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AM Inspiration: The Lunch Break and Other Endangered Species

For many people, Friday is the end of the work week and sometimes the most hectic day as projects are wrapped up before the weekend. Continuing our "break" theme from yesterday, I wanted to visit a lesser-known corner of 20th century psychology, transactional analysis, as conceived by Dr. Eric Berne. Much of his book "Games People Play" seems as quaint as the author's trademark pipe to 21st century eyes. He talks a lot about the "housewife", that increasingly endangered species, and beyond the gender roles some of the theories seem a little pat. Going through life sniffing out games doesn't seem so nice somehow. But there are some nuggets of wisdom, one of them being the game called "Harried" (which apparently came in "Executive" and "Housewife" flavors):

"...She accepts all...demands...If she already feels harassed, she makes the day even more harried." Eventually the Harried person overloads herself to the point of collapse, often subjecting others to her own unreasonable standards along the way.

Now, I don't believe that any of us rush around collecting negativity and courting collapse on purpose.  Rather, it's all part of the swindle, the ever-disappearing carrot held in front of the noses of American workers in a culture that celebrates hard work more than leisure.  Many of us are so "harried" during the day that we don't even feel justified in taking a real lunch break. A study from Wales found that employees were taking less than 2 hours a week for lunch, often in the name of the elusive "getting ahead," a reward that rarely materialized. All those mealtimes spent emailing for work or pleasure, poor-quality food accepted because it is barely tasted, eyes still transfixed by the screen. It's worse yet for restaurant workers, many of whom eat on their feet and find smoke breaks are the only ones recognized by the management.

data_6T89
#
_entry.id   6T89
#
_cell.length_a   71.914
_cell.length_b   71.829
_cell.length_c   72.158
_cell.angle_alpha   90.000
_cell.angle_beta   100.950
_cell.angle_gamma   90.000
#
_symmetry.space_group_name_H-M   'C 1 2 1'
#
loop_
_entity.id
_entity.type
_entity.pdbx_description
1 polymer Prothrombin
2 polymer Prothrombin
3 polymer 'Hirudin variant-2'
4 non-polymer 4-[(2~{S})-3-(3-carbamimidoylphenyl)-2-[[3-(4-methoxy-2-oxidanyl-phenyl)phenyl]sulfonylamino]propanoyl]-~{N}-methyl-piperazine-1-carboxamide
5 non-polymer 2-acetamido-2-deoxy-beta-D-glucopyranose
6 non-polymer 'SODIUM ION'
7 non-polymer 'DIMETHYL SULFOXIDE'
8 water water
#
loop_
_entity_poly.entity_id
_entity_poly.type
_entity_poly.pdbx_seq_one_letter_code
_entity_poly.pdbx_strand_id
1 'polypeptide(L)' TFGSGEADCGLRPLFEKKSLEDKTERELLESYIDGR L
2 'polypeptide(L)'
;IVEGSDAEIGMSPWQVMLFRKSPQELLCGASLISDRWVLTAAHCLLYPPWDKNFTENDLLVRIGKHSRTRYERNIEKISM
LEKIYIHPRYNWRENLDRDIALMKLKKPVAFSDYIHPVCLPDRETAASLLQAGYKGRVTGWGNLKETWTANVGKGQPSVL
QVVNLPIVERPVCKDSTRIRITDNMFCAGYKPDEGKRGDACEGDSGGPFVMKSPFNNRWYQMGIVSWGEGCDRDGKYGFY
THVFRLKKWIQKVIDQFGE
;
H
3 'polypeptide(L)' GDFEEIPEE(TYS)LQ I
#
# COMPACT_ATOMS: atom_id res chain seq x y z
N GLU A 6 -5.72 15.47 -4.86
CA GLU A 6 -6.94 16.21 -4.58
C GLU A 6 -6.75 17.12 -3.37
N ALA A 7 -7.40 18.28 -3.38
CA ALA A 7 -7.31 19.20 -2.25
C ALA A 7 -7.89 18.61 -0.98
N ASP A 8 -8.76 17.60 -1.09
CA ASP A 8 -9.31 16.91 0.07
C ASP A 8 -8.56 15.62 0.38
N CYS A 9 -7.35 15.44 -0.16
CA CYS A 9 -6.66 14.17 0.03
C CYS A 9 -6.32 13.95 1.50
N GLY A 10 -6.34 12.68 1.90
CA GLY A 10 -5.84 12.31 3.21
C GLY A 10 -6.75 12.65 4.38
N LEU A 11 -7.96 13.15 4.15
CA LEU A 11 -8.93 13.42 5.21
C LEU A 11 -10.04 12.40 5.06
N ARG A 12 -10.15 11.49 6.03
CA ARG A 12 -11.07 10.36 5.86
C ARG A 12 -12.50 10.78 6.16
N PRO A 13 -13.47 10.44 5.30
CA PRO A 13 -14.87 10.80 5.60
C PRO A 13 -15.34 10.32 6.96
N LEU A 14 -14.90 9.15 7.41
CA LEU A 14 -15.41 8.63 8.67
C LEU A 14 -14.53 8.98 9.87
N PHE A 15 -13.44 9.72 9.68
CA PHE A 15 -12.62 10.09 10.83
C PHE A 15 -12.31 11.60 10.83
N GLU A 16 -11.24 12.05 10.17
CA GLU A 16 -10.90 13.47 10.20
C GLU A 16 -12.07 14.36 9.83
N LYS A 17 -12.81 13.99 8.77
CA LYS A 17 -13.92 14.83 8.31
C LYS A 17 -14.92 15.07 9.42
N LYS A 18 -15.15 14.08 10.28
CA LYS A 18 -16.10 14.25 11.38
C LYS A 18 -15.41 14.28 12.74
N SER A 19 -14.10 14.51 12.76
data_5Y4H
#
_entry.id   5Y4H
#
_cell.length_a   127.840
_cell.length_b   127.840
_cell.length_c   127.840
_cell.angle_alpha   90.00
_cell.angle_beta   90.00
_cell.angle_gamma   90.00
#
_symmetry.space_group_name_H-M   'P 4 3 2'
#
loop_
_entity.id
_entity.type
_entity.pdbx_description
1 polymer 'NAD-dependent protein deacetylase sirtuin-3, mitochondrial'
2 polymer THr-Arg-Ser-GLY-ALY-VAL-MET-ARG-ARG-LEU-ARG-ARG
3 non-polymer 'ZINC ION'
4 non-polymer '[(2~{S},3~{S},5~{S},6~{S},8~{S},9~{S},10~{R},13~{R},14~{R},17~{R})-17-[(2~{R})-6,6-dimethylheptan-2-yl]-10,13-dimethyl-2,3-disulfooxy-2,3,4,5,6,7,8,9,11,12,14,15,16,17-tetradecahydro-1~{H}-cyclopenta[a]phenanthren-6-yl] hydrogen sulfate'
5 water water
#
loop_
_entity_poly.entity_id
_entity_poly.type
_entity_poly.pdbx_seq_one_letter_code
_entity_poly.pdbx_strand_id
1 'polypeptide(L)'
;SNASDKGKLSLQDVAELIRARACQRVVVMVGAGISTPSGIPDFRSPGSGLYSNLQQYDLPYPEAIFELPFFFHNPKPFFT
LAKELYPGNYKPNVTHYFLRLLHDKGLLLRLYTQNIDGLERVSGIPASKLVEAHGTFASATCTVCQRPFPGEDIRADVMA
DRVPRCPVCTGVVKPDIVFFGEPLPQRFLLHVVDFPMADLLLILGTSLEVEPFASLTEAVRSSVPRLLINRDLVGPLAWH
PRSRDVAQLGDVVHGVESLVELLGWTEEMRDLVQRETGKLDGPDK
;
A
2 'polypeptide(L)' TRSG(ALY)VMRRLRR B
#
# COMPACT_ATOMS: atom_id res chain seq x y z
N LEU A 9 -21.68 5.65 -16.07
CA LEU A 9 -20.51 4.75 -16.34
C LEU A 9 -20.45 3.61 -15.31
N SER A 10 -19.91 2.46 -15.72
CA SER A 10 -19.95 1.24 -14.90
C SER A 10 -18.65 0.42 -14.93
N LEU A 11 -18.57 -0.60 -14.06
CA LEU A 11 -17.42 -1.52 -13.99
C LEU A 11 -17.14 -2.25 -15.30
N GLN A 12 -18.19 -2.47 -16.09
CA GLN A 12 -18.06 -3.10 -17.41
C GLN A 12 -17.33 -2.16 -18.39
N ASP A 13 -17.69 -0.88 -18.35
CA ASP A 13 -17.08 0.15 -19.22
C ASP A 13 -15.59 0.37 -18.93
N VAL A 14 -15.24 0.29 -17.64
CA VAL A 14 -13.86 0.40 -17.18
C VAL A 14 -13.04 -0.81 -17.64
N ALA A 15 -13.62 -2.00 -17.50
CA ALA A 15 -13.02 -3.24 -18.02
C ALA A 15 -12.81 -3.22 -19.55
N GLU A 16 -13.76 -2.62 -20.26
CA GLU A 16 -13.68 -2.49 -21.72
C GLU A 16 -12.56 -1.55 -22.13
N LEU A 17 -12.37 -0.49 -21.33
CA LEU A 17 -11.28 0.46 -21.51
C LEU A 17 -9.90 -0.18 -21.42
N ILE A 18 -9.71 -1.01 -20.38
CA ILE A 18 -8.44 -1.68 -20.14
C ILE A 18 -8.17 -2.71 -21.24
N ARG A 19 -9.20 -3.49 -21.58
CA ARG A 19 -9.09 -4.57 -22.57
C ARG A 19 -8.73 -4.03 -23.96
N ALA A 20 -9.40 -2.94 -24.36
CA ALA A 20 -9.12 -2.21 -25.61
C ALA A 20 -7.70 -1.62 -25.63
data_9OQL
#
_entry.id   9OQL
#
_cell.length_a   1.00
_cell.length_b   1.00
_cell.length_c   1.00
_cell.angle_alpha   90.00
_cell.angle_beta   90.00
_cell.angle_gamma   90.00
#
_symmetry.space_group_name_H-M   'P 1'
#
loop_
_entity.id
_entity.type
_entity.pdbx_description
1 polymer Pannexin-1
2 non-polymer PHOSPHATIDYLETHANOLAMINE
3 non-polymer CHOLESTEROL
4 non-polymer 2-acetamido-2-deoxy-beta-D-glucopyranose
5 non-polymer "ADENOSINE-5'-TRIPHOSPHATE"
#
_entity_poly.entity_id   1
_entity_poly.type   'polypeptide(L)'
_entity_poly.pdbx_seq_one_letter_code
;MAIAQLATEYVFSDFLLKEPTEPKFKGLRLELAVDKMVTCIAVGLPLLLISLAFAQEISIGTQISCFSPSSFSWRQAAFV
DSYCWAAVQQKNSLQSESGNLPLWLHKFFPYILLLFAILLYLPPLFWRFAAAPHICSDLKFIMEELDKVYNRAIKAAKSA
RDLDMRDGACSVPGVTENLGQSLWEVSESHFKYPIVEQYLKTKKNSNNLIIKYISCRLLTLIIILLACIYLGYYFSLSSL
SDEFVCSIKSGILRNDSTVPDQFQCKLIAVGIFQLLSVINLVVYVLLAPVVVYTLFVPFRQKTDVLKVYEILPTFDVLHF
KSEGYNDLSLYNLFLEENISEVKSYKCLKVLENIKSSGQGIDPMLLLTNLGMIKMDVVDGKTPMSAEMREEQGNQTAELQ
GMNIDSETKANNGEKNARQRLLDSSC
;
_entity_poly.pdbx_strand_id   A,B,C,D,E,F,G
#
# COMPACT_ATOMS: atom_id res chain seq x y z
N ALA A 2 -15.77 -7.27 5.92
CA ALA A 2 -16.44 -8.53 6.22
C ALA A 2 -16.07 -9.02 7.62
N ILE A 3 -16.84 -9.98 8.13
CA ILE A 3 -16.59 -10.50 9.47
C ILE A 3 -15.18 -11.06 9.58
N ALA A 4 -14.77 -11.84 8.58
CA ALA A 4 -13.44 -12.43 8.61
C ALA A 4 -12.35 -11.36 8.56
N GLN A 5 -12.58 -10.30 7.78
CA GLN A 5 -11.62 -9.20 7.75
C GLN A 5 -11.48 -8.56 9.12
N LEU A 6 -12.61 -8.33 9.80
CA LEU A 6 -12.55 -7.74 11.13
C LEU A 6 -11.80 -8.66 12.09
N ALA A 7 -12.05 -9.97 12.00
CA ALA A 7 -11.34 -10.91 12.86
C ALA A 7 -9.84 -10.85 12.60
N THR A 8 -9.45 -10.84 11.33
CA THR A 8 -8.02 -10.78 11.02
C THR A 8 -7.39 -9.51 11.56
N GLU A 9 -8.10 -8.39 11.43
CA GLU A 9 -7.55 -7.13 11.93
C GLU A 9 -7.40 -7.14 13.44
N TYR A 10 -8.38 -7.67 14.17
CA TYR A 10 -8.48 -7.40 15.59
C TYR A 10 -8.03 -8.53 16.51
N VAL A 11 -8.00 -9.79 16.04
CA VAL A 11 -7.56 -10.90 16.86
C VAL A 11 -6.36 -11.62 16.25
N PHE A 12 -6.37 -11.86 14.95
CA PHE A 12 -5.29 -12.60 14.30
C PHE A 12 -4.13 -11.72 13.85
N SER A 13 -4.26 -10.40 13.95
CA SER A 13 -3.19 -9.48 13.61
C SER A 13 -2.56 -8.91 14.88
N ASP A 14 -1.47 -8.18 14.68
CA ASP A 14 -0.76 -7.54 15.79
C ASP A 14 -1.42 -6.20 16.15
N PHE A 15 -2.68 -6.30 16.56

Taking breaks actually boosts productivity. NASA Pilots who take short naps during long flight operations had a 34% boost in performance and a 54% boost in alertness that lasted for 2-3 hrs compared to those who didn't nap. Napping may not be possible at the average workplace, but switching gears--changing your focus and your posture--can still help. Neuroscientists say that learning occurs not only during an experience but right afterwards--all the more reason to give yourself time to chew on that spreadsheet that won't work out right.

So if you can, take a real lunch break today, try not to be Harried, and take a moment to read this very understanding poem:

Poem For People That Are Understandably Too Busy To Read Poetry

by Stephen Dunn



Relax. This won't last long.

Or if it does, or if the lines

make you sleepy or bored,

give in to sleep, turn on

the T.V., deal the cards.

This poem is built to withstand such things.

Its feelings cannot be hurt.

They exist somewhere in the poet,

and I am far away.

Pick it up anytime.

Start it in the middle if you wish...

This is your poem and I know you're busy at the office or the kids are into your last nerve...

I'll be here when you want me

like the sound inside a shell.

The poem is saying that to you now.

But don't give anything for this poem.

It doesn't expect much. It will never say more

than listening can explain.

Just keep it in your attache case

or in your house. And if you're not asleep

by now, or bored beyond sense,

the poem wants you to laugh. Laugh at

yourself, laugh at this poem, at all poetry.

Come on:

Good. Now here's what poetry can do.

Imagine yourself a caterpillar.

There's an awful shrug and, suddenly,

You're beautiful for as long as you live.


Tags: Break, Lunch, Poetry, Rest, Wellness, Workplace

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